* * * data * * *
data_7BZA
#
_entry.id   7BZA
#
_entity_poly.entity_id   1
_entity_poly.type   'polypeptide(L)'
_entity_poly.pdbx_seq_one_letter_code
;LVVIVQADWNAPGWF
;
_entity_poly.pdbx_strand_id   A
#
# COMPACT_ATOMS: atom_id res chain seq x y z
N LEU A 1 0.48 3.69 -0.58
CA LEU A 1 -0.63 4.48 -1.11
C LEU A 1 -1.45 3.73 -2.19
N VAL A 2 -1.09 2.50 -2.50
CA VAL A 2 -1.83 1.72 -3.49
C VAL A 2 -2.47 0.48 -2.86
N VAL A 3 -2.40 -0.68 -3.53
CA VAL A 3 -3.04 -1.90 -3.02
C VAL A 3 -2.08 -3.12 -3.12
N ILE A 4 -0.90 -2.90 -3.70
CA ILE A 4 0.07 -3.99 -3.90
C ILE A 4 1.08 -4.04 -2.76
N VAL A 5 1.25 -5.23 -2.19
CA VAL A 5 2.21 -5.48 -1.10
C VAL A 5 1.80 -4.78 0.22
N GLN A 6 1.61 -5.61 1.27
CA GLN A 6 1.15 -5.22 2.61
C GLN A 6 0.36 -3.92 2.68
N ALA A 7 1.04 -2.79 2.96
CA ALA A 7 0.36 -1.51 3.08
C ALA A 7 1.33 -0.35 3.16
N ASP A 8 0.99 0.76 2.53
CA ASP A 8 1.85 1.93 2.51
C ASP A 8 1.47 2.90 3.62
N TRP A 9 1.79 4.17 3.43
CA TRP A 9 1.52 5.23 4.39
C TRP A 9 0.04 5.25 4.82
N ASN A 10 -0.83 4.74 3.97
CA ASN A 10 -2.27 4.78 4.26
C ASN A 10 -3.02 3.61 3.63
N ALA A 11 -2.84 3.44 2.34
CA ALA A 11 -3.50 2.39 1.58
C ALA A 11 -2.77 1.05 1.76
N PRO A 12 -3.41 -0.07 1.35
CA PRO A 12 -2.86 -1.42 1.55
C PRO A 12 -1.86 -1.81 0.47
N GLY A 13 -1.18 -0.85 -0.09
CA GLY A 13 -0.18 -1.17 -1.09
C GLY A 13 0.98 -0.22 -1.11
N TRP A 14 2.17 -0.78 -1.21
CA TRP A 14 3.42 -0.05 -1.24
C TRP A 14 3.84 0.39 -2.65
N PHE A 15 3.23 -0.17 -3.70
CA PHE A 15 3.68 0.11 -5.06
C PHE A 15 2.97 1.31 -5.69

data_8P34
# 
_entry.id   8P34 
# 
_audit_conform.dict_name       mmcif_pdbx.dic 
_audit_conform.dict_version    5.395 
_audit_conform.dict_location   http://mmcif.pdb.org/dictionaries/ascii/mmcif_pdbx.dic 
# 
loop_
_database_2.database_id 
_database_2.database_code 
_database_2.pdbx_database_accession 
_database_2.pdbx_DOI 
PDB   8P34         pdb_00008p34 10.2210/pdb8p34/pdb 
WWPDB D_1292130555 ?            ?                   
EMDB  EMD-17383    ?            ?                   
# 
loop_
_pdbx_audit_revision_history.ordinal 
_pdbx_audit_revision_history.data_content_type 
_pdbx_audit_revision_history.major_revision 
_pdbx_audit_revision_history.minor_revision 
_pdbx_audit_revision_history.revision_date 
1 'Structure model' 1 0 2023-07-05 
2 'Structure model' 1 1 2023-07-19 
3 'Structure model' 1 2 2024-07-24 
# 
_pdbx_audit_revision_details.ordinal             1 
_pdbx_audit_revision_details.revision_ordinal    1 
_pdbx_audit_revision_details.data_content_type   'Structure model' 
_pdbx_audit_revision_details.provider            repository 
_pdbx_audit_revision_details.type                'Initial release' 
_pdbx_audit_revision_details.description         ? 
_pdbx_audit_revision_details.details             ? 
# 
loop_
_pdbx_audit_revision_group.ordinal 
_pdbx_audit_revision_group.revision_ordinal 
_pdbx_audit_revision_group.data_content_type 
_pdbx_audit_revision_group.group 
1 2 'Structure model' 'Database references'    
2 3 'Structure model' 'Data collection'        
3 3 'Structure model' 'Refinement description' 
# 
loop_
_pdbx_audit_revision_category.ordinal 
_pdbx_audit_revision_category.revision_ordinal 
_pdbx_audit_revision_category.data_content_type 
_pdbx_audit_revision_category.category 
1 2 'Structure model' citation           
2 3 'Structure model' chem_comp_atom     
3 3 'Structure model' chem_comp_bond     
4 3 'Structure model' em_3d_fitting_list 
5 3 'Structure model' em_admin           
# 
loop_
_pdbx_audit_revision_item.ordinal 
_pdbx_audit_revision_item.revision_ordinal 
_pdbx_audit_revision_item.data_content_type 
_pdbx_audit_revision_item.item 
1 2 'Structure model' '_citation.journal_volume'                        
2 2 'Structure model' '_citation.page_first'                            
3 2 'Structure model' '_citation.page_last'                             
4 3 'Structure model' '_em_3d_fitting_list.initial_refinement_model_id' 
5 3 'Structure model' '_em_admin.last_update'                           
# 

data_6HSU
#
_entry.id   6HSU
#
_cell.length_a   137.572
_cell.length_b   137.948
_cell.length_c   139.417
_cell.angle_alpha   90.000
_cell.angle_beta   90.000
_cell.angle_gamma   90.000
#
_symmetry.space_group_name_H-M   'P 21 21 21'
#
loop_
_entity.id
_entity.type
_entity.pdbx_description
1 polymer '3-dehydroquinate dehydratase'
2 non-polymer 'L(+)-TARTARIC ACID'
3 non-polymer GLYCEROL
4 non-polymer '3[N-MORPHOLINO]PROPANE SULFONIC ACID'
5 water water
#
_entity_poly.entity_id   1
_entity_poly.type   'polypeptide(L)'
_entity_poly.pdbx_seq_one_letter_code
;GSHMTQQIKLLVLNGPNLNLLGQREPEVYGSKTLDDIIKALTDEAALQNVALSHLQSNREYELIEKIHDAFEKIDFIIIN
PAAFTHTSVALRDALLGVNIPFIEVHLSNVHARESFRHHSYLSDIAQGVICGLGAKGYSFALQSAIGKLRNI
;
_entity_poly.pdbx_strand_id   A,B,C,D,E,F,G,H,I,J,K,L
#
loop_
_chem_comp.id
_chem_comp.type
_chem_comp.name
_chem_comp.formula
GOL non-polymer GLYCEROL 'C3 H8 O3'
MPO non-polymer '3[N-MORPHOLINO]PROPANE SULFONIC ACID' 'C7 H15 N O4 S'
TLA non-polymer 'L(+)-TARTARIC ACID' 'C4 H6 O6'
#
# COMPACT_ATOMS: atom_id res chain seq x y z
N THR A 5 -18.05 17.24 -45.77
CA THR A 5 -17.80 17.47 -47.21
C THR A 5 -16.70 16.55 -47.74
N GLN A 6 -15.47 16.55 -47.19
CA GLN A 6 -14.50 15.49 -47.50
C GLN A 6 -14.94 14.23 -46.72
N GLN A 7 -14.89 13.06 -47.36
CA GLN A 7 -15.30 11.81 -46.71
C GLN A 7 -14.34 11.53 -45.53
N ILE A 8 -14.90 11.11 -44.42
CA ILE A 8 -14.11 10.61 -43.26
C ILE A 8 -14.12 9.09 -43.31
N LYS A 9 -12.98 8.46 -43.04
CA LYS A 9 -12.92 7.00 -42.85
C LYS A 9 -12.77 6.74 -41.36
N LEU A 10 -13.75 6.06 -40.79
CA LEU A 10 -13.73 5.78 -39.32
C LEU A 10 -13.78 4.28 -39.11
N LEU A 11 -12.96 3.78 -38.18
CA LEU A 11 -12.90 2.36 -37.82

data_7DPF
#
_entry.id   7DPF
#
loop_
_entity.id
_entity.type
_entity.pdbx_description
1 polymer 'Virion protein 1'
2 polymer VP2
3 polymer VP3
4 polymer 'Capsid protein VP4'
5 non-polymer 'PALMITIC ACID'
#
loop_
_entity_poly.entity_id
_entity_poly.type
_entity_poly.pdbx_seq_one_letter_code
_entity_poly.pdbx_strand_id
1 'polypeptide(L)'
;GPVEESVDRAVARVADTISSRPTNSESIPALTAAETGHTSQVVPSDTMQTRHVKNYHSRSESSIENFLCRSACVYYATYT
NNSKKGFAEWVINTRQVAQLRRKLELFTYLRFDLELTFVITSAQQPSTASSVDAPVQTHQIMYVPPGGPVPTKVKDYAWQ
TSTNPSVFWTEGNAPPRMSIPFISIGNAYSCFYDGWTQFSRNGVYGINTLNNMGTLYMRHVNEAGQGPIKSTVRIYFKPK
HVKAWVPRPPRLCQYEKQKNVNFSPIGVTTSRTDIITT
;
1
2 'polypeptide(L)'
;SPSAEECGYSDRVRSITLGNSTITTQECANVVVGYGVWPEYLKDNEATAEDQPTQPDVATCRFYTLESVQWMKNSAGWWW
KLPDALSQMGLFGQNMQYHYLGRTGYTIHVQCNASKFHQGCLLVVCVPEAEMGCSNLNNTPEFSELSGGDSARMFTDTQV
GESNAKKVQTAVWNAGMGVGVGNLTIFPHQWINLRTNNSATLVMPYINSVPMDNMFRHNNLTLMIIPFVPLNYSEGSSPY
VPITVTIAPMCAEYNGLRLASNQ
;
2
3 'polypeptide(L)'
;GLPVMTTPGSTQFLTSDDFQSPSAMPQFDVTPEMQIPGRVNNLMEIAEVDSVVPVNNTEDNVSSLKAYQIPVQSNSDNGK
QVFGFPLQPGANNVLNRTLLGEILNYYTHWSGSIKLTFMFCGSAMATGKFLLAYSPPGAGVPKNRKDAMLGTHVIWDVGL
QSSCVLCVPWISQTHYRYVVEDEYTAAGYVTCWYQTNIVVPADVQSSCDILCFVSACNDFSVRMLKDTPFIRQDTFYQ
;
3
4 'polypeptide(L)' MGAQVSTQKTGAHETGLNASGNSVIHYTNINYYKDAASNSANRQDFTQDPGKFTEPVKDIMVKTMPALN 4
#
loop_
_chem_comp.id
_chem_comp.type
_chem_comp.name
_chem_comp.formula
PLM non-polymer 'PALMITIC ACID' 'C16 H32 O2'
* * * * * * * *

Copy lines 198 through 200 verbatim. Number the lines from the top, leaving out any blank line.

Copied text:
#
loop_
_entity_poly.entity_id